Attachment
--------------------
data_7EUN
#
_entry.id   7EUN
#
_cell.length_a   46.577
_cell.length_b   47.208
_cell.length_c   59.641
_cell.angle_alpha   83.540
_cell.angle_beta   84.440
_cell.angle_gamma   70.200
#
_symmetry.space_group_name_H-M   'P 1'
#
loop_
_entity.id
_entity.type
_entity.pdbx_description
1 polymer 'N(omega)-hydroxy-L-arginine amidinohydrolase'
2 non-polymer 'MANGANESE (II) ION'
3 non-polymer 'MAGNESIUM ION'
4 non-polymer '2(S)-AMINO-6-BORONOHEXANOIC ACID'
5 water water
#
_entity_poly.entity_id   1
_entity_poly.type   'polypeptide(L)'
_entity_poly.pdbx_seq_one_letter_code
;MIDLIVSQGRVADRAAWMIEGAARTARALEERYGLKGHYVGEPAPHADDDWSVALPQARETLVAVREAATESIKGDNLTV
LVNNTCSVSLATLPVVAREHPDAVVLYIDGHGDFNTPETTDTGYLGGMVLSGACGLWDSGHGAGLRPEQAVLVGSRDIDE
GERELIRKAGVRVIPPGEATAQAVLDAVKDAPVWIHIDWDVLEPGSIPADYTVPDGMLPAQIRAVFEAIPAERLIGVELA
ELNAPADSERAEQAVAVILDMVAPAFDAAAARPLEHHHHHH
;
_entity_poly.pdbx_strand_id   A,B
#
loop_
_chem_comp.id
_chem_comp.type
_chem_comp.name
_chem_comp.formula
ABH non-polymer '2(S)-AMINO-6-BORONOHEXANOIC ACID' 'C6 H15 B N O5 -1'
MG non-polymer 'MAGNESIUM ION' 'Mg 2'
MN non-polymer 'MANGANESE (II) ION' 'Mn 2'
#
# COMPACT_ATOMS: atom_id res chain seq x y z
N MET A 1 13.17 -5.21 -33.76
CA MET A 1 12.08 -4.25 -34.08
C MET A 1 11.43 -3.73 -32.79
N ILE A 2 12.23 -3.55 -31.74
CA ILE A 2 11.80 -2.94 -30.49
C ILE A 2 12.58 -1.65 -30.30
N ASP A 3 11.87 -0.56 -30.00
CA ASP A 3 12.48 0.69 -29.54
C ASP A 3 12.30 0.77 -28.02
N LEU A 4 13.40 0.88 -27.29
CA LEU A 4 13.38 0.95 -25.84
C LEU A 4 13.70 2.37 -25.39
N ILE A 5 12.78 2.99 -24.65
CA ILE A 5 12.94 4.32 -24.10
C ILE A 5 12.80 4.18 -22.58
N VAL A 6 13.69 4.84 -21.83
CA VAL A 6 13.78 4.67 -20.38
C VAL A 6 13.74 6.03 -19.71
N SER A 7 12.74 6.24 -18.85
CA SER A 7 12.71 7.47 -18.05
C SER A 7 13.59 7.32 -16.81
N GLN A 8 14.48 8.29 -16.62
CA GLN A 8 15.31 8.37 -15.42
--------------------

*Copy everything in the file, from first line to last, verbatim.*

data_7EUN
#
_entry.id   7EUN
#
_cell.length_a   46.577
_cell.length_b   47.208
_cell.length_c   59.641
_cell.angle_alpha   83.540
_cell.angle_beta   84.440
_cell.angle_gamma   70.200
#
_symmetry.space_group_name_H-M   'P 1'
#
loop_
_entity.id
_entity.type
_entity.pdbx_description
1 polymer 'N(omega)-hydroxy-L-arginine amidinohydrolase'
2 non-polymer 'MANGANESE (II) ION'
3 non-polymer 'MAGNESIUM ION'
4 non-polymer '2(S)-AMINO-6-BORONOHEXANOIC ACID'
5 water water
#
_entity_poly.entity_id   1
_entity_poly.type   'polypeptide(L)'
_entity_poly.pdbx_seq_one_letter_code
;MIDLIVSQGRVADRAAWMIEGAARTARALEERYGLKGHYVGEPAPHADDDWSVALPQARETLVAVREAATESIKGDNLTV
LVNNTCSVSLATLPVVAREHPDAVVLYIDGHGDFNTPETTDTGYLGGMVLSGACGLWDSGHGAGLRPEQAVLVGSRDIDE
GERELIRKAGVRVIPPGEATAQAVLDAVKDAPVWIHIDWDVLEPGSIPADYTVPDGMLPAQIRAVFEAIPAERLIGVELA
ELNAPADSERAEQAVAVILDMVAPAFDAAAARPLEHHHHHH
;
_entity_poly.pdbx_strand_id   A,B
#
loop_
_chem_comp.id
_chem_comp.type
_chem_comp.name
_chem_comp.formula
ABH non-polymer '2(S)-AMINO-6-BORONOHEXANOIC ACID' 'C6 H15 B N O5 -1'
MG non-polymer 'MAGNESIUM ION' 'Mg 2'
MN non-polymer 'MANGANESE (II) ION' 'Mn 2'
#
# COMPACT_ATOMS: atom_id res chain seq x y z
N MET A 1 13.17 -5.21 -33.76
CA MET A 1 12.08 -4.25 -34.08
C MET A 1 11.43 -3.73 -32.79
N ILE A 2 12.23 -3.55 -31.74
CA ILE A 2 11.80 -2.94 -30.49
C ILE A 2 12.58 -1.65 -30.30
N ASP A 3 11.87 -0.56 -30.00
CA ASP A 3 12.48 0.69 -29.54
C ASP A 3 12.30 0.77 -28.02
N LEU A 4 13.40 0.88 -27.29
CA LEU A 4 13.38 0.95 -25.84
C LEU A 4 13.70 2.37 -25.39
N ILE A 5 12.78 2.99 -24.65
CA ILE A 5 12.94 4.32 -24.10
C ILE A 5 12.80 4.18 -22.58
N VAL A 6 13.69 4.84 -21.83
CA VAL A 6 13.78 4.67 -20.38
C VAL A 6 13.74 6.03 -19.71
N SER A 7 12.74 6.24 -18.85
CA SER A 7 12.71 7.47 -18.05
C SER A 7 13.59 7.32 -16.81
N GLN A 8 14.48 8.29 -16.62
CA GLN A 8 15.31 8.37 -15.42